A pre-release of Gutenberg 4.0 RC 1 is now available for testing. During today’s core developer chat, Matias Ventura, the project’s technical lead, said he plans to post a full changelog and a video tomorrow. In the meantime, a call for testing 4.0 RC 1 has been posted to the make.wordpress.org/test blog with a list of 15 specific testing items highlighted for attention.
Gutenberg 4.0 introduces several new features, (including but not limited to) the following:
- Add ability to change overlay color in Cover Image
- New Font Size Picker with clear labels and size comparison
- New RichText data structure to allow better manipulation of inline content
- Add Pullquote style variation and color palette support
- Add support for post locking when multiple authors interact with the editor
- Add support for shortcode embeds that enqueue scripts.
Grzegorz Ziółkowski has published Gutenberg’s npm packages this evening, so the team can move forward on core integration with Gutenberg.
Accessibility has been one of the recent concerns with the project, as there are many outstanding tickets with this tag. One of the most prolific contributors to testing, Andrea Fercia, has stated that the editor in its current state is “barely usable” for those with accessibility needs. Joe Dolson, another WordPress accessibility contributor, wrote a reaction post that concurs with Fercia’s assessment.
“The leadership within the Gutenberg project has not taken seriously the scope of accessibility problems in Gutenberg,” Dolson said. “I do not want to diminish the dedication to accessibility issues at some levels. The dedication to producing accessible content is still very high. But I’m not seeing dedication to developing an accessible authoring tool. It’s as if there’s no awareness of the needs of authors with disabilities; only consumers.”
If WordPress 5.0 is released on schedule, Dolson said he believes it is “almost a guarantee that the first release of Gutenberg in WordPress will not be accessible,” as there are too many major accessibility issues left to resolve.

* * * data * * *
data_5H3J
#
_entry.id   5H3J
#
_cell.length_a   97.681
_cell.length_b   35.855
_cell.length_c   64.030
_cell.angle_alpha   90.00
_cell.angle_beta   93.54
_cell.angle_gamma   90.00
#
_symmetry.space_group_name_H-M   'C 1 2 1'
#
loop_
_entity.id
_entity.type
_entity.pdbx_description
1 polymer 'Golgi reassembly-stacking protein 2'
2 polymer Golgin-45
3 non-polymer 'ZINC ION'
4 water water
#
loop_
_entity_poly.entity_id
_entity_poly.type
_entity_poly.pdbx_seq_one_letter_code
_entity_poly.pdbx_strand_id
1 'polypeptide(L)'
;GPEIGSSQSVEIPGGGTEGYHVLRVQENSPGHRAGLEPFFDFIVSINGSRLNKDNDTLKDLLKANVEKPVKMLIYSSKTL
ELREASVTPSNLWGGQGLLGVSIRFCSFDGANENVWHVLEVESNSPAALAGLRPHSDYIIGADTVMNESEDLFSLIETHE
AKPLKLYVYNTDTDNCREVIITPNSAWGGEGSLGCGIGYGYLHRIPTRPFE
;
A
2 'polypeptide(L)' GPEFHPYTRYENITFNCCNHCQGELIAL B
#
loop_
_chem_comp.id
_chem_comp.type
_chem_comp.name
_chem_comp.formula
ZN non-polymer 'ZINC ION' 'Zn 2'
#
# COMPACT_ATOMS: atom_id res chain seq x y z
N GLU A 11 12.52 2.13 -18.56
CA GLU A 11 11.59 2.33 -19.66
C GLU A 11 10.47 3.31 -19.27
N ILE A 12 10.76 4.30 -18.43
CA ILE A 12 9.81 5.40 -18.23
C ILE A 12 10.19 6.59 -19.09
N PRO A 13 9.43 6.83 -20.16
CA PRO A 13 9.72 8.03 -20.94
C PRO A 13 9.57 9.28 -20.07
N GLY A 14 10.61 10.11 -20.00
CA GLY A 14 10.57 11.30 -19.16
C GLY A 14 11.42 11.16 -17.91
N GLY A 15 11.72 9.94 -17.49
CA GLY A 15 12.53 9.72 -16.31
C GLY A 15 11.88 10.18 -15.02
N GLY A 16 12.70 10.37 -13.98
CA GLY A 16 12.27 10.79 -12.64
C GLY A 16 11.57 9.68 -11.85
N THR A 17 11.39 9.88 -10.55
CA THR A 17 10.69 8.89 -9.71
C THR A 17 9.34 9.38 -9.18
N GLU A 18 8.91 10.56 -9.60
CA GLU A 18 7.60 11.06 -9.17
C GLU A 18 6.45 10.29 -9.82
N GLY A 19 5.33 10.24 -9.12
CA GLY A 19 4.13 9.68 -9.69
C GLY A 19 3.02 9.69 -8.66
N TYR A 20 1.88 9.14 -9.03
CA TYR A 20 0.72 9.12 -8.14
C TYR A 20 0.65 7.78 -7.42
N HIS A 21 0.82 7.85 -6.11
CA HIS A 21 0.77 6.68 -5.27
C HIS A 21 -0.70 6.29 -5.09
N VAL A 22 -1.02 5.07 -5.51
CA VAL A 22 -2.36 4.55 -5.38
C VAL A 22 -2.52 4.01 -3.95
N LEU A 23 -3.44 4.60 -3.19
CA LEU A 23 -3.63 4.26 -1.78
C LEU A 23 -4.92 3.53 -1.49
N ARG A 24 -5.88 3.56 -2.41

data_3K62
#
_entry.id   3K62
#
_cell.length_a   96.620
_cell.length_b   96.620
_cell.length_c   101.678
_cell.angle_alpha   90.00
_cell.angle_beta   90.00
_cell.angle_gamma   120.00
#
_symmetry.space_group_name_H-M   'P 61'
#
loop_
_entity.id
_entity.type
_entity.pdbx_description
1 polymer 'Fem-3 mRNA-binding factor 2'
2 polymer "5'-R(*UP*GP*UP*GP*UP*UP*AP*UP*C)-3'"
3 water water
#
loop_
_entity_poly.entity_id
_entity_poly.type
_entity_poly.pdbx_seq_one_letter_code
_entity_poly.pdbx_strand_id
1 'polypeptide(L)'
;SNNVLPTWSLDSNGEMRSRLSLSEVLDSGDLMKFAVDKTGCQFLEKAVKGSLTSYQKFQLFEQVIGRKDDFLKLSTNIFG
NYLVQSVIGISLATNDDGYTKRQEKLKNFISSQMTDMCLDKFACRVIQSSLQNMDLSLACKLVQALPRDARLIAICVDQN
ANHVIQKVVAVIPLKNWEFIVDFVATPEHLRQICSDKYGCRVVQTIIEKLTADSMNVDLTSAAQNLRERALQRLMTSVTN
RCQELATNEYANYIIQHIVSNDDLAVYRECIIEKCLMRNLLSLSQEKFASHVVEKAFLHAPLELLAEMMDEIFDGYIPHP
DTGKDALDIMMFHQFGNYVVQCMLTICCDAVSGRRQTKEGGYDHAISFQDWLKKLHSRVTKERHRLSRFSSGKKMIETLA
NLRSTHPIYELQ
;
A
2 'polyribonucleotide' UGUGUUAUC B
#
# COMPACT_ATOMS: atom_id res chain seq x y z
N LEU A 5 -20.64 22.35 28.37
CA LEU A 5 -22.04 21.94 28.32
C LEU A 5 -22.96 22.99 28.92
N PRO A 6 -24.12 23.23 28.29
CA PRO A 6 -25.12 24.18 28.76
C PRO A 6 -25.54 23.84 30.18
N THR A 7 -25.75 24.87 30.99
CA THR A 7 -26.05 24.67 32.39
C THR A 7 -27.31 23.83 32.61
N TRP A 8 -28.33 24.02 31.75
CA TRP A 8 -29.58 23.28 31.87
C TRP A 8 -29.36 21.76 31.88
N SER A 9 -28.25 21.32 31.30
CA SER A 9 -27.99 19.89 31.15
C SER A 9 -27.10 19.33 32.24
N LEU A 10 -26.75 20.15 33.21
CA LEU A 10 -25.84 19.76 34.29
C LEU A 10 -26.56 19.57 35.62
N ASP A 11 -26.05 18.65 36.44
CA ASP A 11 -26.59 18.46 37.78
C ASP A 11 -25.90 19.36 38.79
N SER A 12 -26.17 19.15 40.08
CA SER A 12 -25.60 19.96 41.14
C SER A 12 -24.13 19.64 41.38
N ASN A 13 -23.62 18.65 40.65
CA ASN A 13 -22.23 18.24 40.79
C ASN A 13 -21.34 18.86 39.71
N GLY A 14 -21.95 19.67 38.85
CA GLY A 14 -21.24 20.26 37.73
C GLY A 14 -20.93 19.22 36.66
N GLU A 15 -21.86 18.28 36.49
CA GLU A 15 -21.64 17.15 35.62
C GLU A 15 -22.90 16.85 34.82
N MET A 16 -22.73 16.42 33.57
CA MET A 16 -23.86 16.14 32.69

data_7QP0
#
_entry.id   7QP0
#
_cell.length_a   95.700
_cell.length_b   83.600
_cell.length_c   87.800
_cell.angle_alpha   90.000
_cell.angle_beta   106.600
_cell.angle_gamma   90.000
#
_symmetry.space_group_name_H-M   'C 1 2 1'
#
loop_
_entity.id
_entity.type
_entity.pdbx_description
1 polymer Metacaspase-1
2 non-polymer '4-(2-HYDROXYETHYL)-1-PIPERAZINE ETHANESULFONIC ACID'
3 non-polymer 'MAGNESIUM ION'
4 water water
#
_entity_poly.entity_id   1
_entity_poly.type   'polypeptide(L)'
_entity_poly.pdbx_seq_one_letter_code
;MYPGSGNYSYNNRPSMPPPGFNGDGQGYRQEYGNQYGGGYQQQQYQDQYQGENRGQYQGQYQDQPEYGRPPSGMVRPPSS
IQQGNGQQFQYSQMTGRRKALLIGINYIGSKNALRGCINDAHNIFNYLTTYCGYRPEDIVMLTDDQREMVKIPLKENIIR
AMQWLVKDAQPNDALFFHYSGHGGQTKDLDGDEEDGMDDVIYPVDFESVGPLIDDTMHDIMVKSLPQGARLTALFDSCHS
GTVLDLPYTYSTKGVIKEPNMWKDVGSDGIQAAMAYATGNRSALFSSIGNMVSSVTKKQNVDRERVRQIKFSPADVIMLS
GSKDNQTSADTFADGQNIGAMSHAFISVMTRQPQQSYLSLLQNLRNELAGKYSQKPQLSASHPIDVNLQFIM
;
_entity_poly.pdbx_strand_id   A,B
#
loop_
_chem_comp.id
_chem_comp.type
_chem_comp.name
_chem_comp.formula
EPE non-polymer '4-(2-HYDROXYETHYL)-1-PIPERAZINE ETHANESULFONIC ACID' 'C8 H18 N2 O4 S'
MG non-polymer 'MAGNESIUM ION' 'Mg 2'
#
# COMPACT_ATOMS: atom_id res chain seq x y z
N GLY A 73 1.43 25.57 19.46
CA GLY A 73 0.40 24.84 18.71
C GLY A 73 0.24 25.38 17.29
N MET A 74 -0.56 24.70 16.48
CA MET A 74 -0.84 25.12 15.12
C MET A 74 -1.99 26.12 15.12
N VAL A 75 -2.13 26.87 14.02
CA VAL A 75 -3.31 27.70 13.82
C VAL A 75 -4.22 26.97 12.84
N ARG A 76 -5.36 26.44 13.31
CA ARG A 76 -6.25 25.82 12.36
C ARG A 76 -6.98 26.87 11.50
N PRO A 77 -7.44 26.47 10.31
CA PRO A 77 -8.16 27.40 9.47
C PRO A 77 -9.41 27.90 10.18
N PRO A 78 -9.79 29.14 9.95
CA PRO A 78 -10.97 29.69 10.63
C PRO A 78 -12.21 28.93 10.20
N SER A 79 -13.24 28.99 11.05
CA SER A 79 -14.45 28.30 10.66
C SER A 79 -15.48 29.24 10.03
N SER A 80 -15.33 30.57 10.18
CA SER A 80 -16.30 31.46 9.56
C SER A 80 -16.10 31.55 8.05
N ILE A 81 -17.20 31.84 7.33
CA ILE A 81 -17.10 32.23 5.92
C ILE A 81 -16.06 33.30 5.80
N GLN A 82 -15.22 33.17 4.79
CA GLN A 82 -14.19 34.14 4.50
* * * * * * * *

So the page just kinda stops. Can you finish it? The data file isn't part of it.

Matthew MacPherson, the new accessibility lead for WordPress 5.0, said he is willing to bet that Gutenberg is more accessible than the Classic Editor and that the perception of its inaccessibility is based on older evaluations of earlier releases:
I think there’s a notion of Gutenberg being inaccessible because of older accessibility audits that identified a lot of issues in the very early versions. Things have changed a lot since the early days, and when the plugin was labeled “1.0” it was hardly a ready-to-ship product. I worry that many of those sentiments haven’t been re-examined and updated, so there is a prevailing idea that Gutenberg is not accessible or is entirely less accessible than the Classic Editor.
What I’d venture is that Gutenberg is selectively less accessible, but overall more accessible feature-for-feature. Something like a date picker or a certain interaction being inaccessible does not make the entire editor inaccessible. Feature-for-feature, compared to a classic editor with similar capabilities (eg a bunch of plugins installed), I’d bet* Gutenberg is more accessible.
Despite his suggestion that Gutenberg’s current accessibility issues are likely not as critical as contributors have claimed, MacPherson is willing to coordinate an independent accessibility audit to get an outside opinion. Selection of the company to perform the audit is currently in process.
Many have speculated outside of official channels on whether the recent shakeup in the leadership of the accessibility team is a referendum on the aggressive timeline for Gutenberg’s inclusion in core or simply the natural turnover in open source projects when friction cannot be resolved. A truly independent accessibility audit, with results that are shared transparently to the WordPress community, will reveal whether current perceptions of Gutenberg’s lack of accessibility are accurate.
In the meantime, a new “Needs Accessibility Feedback” label is available for use on the Gutenberg GitHub repository to facilitate communication between developers and accessibility contributors. There is also a label for regressions where changes broke accessibility along the way.
Source: WP Tavern